William Faulkner (1897-1962) remains the pre-eminent literary chronicler of the American South and a giant of American arts and letters. Creatively obsessed with problems of race, identity, power, politics, and family dynamics, he wrote novels, stories, and lectures that continue to shape our understanding of the region's promises and problems. His experiments and inventions in form and style have influenced generations of writers.
Originally published in 1974 as a two-volume edition and extensively updated and condensed in a 1991 reissue, Joseph Blotner's Faulkner: A Biography remains the quintessential resource on the Nobel laureate's life and work. The Chicago Tribune said, "This is an overwhelming book, indispensable for anyone interested in the life and works of our greatest contemporary novelist." That invaluable 1991 edition is now back in print.
Blotner, a friend and one-time colleague of Faulkner's, brings a vivid, personalized tone to the biography, as well as a sense of masterful, comprehensive scholarship. Using letters, inter-views, reminiscences, critical work, and other primary sources, Blotner creates a detailed and nuanced portrait of Faulkner from his birth to his death. The revision of the original 1974 biography incorporates commentary on the plethora of Faulkner criticism, family memoirs, and posthumously published works that appeared in the wake of the first version. It also examines collections of letters and other materials that only came to light after the original publication.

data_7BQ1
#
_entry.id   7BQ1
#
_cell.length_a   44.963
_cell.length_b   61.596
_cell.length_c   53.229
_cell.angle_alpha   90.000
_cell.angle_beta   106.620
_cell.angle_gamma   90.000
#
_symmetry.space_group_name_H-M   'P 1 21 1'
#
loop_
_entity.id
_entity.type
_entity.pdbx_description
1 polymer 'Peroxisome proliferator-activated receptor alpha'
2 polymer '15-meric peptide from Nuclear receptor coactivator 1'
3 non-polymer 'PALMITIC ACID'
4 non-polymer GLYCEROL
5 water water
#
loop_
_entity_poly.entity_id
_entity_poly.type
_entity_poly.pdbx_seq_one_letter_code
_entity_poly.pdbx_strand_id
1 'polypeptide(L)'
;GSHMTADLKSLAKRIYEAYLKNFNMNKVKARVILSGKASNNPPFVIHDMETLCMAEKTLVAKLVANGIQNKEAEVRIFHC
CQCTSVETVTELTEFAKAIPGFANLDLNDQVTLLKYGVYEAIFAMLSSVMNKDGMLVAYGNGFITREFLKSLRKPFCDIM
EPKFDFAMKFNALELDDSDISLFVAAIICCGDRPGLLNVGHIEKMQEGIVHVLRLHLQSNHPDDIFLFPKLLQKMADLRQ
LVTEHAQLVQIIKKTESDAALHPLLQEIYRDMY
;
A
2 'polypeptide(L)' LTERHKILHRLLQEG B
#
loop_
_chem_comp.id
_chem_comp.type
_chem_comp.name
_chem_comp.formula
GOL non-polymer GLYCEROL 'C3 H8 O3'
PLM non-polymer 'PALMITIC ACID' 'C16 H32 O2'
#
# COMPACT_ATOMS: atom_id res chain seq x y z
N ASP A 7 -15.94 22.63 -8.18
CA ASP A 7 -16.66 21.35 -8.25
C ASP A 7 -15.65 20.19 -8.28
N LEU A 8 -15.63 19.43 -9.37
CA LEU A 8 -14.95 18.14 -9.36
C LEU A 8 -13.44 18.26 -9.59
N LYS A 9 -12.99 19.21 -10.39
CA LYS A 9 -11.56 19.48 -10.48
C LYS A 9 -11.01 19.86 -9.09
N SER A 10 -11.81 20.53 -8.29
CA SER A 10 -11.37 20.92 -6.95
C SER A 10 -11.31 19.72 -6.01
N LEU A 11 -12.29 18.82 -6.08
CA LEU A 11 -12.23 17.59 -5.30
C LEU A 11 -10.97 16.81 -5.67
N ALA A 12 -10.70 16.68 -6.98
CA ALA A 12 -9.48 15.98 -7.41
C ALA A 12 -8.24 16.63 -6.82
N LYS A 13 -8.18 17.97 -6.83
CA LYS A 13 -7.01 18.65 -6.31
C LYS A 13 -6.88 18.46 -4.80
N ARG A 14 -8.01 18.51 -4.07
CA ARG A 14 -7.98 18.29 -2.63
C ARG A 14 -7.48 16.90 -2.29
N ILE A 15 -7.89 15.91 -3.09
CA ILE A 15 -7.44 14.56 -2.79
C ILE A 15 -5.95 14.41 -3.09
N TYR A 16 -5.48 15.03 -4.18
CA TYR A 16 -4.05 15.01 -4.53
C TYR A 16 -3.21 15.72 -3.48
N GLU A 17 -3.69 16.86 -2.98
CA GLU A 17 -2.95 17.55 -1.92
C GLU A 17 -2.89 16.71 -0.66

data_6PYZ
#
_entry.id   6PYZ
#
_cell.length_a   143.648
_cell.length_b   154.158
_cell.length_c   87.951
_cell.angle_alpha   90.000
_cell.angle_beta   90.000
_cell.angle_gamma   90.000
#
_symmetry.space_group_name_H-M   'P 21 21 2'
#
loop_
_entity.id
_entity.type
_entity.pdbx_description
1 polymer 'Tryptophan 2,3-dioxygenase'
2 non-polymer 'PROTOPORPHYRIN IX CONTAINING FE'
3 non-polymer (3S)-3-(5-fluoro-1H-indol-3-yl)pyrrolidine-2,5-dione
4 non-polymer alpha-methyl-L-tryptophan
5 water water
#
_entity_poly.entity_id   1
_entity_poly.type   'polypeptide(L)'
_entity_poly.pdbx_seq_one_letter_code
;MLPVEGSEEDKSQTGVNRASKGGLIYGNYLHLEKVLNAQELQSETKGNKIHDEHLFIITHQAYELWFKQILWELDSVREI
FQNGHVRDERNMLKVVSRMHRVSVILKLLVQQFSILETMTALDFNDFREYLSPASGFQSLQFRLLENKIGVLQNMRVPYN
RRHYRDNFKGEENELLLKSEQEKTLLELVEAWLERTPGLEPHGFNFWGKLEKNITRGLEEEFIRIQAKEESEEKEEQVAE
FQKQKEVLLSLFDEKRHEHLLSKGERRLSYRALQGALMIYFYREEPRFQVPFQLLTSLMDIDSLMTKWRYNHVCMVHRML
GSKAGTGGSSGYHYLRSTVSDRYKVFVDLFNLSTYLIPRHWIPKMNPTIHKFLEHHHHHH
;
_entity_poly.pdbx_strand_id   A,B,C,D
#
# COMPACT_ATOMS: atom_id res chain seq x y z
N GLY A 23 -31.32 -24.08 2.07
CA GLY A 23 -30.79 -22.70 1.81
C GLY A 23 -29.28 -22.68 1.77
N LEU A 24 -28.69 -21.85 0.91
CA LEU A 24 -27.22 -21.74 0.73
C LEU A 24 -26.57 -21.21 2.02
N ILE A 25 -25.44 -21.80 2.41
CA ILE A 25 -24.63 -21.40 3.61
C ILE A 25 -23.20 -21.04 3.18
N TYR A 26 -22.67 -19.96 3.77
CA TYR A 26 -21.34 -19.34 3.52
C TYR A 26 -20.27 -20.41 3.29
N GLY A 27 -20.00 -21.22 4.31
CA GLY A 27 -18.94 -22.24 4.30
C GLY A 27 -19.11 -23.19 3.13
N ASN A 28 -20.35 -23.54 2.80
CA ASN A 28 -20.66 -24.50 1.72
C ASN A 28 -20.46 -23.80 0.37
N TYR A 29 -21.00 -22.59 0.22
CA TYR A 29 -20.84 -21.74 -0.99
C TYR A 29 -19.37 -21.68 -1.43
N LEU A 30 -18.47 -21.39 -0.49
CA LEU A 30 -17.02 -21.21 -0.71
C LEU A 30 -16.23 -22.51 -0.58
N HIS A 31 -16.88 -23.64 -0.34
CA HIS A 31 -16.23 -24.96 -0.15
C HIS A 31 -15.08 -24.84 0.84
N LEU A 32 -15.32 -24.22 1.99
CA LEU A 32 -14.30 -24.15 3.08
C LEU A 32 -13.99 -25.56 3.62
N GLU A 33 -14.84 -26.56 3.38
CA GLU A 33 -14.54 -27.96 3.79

Featuring a detailed chronology of Faulkner's life and a genealogical chart of his family, Faulkner is authoritative and essential both for literary scholars and for anyone wanting to know about the life of one of the nation's foremost authors. Blotner's masterpiece is the template for all biographical work on the acclaimed writer.